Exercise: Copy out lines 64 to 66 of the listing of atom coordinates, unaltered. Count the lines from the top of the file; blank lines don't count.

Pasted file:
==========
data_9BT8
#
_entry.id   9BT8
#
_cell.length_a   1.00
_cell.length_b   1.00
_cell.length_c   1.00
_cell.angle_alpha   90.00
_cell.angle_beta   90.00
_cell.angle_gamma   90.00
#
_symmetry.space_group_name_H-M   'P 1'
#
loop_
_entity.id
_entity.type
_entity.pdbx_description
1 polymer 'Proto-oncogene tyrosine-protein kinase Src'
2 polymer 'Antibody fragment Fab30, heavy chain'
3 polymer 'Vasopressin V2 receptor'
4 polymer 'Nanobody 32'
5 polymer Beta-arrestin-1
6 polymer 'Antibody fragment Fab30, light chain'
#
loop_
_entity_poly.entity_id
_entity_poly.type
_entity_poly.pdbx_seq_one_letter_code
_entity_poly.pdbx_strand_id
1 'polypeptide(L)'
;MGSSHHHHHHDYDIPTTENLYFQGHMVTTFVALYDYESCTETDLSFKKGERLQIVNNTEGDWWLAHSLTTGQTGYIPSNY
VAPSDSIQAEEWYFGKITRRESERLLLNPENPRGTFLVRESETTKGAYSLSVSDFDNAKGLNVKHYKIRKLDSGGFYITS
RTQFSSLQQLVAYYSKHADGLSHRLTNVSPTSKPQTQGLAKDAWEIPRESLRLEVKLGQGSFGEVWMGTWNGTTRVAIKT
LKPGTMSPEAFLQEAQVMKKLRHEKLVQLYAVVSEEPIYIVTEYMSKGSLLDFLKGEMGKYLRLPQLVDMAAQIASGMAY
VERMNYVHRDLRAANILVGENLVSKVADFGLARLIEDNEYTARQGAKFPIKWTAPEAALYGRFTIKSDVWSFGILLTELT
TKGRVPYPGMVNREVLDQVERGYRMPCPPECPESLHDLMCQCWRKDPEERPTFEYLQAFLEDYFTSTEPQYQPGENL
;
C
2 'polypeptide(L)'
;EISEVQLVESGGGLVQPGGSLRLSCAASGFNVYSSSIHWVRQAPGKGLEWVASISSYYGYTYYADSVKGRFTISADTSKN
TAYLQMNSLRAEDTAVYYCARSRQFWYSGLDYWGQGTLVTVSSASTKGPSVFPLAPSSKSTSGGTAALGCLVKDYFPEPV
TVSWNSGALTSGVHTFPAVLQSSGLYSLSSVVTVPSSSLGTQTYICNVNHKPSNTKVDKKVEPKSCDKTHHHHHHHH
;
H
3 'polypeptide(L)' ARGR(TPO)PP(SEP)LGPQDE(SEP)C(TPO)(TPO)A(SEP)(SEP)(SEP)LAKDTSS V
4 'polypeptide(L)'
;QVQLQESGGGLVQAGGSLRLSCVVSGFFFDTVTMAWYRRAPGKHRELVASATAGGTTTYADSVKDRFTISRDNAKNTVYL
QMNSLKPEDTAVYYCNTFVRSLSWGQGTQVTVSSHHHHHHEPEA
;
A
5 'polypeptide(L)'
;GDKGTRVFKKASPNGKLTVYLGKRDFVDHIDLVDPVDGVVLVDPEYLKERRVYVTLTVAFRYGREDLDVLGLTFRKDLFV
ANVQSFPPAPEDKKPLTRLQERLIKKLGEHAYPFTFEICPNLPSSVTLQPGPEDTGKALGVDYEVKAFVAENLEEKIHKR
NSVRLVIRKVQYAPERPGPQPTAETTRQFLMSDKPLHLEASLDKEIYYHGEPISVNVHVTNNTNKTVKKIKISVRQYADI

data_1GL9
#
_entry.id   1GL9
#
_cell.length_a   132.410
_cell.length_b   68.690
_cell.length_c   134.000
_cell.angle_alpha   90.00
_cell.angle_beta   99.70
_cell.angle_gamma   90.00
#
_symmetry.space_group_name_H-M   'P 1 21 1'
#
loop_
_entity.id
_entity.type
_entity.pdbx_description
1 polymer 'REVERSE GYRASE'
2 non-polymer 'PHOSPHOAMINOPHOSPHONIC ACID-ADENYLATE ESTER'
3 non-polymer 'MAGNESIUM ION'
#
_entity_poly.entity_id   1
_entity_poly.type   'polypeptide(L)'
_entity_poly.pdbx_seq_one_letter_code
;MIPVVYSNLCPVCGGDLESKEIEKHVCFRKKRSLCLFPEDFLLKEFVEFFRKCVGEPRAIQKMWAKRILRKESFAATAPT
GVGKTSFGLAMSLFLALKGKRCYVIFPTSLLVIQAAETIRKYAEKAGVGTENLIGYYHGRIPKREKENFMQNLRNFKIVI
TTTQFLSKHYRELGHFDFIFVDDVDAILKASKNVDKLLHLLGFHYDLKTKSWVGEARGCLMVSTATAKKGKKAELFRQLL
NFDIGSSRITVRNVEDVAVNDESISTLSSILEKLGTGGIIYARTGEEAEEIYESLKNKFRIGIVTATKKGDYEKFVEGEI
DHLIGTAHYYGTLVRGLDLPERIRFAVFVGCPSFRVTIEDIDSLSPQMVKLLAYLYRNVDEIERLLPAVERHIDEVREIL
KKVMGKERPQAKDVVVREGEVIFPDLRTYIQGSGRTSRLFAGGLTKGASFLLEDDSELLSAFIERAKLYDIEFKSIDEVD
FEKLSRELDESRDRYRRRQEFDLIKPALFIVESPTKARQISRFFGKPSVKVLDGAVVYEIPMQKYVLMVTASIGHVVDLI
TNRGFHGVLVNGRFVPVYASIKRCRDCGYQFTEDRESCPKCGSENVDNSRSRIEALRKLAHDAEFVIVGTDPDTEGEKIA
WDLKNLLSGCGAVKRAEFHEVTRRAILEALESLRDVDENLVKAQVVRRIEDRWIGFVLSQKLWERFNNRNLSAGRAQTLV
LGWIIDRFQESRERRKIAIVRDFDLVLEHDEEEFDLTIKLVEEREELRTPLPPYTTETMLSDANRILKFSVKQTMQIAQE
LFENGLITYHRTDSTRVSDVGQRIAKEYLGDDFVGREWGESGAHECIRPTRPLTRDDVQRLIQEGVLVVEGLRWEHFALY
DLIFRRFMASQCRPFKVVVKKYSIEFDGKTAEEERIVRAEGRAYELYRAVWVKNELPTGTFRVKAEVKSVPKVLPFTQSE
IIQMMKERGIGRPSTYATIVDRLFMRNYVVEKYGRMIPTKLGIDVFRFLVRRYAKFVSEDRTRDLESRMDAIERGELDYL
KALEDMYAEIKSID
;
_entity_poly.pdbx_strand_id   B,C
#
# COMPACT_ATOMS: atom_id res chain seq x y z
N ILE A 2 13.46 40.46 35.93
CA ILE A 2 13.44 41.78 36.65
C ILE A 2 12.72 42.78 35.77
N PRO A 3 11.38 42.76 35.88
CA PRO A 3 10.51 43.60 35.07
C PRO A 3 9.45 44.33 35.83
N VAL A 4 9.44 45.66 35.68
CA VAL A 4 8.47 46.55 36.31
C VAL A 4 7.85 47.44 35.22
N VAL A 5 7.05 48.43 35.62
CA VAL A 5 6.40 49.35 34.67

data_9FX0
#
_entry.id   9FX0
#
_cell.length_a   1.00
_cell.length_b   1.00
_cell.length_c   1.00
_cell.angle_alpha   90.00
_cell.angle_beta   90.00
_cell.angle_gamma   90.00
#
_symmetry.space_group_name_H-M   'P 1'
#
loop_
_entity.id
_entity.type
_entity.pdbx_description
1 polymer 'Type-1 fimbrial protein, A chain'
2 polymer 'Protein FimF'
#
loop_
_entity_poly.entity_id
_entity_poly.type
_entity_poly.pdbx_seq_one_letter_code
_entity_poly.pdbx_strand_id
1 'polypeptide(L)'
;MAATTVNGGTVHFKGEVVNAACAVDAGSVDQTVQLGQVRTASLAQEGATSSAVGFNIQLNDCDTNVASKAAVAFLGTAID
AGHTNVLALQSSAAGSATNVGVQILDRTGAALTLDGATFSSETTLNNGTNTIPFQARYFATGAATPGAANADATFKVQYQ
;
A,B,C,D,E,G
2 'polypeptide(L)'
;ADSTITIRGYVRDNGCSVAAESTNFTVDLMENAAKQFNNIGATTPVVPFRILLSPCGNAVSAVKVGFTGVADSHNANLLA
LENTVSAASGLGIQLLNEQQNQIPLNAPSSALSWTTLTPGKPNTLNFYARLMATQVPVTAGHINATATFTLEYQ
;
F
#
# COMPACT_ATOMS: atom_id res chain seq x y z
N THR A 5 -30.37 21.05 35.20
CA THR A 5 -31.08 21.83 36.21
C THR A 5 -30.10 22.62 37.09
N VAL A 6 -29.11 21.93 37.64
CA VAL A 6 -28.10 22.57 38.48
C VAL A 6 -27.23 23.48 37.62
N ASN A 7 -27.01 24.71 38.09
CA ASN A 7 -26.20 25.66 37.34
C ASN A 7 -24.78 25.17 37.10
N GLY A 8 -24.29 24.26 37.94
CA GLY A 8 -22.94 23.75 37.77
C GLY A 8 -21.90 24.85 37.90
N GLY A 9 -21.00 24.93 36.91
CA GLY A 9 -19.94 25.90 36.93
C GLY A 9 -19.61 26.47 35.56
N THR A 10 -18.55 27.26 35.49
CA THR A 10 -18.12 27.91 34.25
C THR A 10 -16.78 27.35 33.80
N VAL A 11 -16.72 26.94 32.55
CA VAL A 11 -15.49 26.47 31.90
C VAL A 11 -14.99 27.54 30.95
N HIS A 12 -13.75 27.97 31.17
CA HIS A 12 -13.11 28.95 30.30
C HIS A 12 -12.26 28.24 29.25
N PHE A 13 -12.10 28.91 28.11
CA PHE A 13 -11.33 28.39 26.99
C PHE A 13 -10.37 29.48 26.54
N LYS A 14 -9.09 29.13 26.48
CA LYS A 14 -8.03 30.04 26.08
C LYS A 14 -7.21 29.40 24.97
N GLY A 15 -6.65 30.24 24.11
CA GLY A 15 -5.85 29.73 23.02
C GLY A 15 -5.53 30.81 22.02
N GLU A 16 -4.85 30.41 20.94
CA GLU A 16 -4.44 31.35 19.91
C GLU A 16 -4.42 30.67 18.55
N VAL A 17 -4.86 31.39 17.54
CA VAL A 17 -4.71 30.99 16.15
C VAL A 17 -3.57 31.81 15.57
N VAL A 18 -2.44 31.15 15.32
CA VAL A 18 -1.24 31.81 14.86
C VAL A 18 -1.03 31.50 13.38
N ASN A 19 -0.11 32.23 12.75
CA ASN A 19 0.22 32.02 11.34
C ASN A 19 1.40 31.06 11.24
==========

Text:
_cell.angle_gamma   90.00
#
_symmetry.space_group_name_H-M   'P 1 21 1'